Adultery case- Joseph Shine V. Union Of India

Joseph Shine V. Union Of India – Adultery

Joseph shine v. Union Of India is a landmark judgment in which section 497 of the Indian Penal Code was unanimously struck down by a five-judge bench and the court decriminalized adultery.

FULL CASE NAME: – JOSEPH SHINE V. UNION OF INDIA

DECIDED ON: – 27 September 2018

CITATION: – 2018 SCC Online SC 1676

 

JUDGES INVOLVED

  1. Chief Justice Deepak Misra
  2. Justice Khanwilkar
  3. Justice R.F Nariman
  4. Justice D.Y Chandrachud
  5. Justice Indu Malhotra

 

INTRODUCTION

Joseph shine, a non-resident of Keralite, filed public interest litigation under Article 32 of the Indian constitution. The petition challenged the constitutionality of the offense of adultery under section 497 of the IPC which is read with section 198(2) of CrPC, 1973.

 

Section 497[1] of the Indian penal code makes adultery a criminal offense as it states that whoever has sexual intercourse with a person who is and whom he knows or has reason to believe to be the wife of another man, without the consent or connivance of that man, such sexual intercourse not amounting to the offense of rape, is guilty of the offense of adultery, and shall be punished with imprisonment of either description for a term which may extend to 5 years, or with fine or with both. In such a case the wife shall not be punished as an abettor.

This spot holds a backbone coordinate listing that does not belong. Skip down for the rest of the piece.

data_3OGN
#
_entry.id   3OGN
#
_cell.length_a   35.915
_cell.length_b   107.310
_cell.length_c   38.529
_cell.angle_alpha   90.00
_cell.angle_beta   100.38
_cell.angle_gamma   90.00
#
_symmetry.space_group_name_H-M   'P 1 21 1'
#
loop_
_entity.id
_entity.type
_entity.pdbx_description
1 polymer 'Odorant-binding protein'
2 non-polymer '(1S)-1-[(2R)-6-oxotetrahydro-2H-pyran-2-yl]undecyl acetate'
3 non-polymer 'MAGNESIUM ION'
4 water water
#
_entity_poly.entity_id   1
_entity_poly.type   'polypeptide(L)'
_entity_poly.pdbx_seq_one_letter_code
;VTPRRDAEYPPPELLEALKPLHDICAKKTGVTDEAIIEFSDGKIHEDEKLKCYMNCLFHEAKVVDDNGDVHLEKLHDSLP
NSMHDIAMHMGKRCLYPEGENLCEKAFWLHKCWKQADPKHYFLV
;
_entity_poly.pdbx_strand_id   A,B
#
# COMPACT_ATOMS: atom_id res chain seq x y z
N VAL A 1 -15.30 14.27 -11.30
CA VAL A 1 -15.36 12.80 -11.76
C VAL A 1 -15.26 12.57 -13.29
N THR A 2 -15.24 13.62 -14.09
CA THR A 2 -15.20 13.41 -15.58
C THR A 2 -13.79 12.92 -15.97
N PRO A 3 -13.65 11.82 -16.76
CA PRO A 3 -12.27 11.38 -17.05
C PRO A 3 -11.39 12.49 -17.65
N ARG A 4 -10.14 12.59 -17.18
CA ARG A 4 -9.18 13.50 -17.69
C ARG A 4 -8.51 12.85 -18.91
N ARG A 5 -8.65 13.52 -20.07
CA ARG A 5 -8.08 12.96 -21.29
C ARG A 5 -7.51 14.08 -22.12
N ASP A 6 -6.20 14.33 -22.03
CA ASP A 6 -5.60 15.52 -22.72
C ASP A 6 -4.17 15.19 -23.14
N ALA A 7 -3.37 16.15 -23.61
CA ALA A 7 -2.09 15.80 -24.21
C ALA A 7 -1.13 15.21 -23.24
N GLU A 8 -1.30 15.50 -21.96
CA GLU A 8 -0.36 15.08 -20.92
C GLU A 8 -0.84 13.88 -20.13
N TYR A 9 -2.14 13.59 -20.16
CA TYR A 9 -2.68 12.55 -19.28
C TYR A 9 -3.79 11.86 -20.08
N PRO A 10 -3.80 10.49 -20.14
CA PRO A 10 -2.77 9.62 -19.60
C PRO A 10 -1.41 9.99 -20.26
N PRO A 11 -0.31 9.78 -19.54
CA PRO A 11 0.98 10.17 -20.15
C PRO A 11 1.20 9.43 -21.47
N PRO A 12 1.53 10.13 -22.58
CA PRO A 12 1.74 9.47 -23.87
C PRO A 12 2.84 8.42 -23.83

Section 198(2)[2] of CrPC talks about the person aggrieved, the section states that “For the purpose of sub section (1), no person other than the husband of the women shall be deemed to be aggrieved by any offence punishable under section 497 or section 498 of the said code: provided that in the absence of the husband, some person who had care of the women on his behalf at the time when such offence was committed may, with the leave of the Court, make a complaint on his behalf”

 

Section 497 of IPC and Section 198(2) of CrPC collectively deal with the offence of adultery and was struck down by the Supreme Court in Joseph Shine v. UOI.

 

HISTORY of offence of Adultery

Offence of Adultery is a pre-constitutional law which was enacted in year of 1860 and at that time women is considered as the property of the husband and any such offence is considered as theft to the property of the man. At that time the women has no rights and they are dependent on their husbands only.

 

ELEMENTS FOR THE OFFENCE OF ADULTERY

In order to constitute the offence of Adultery, the following must be fulfilled-

  1. There must be sexual intercourse between married women and a man who is not her husband
  2. The man who had done sexual intercourse with the woman must known or has reason to believe that she is wife of another man
  3. Sexual intercourse must be done with consent of the women, it must not amount to rape
  4. Sexual intercourse of a man and married women other than her husband must be done without consent or connivance of her husband.

 

ISSUES RAISED-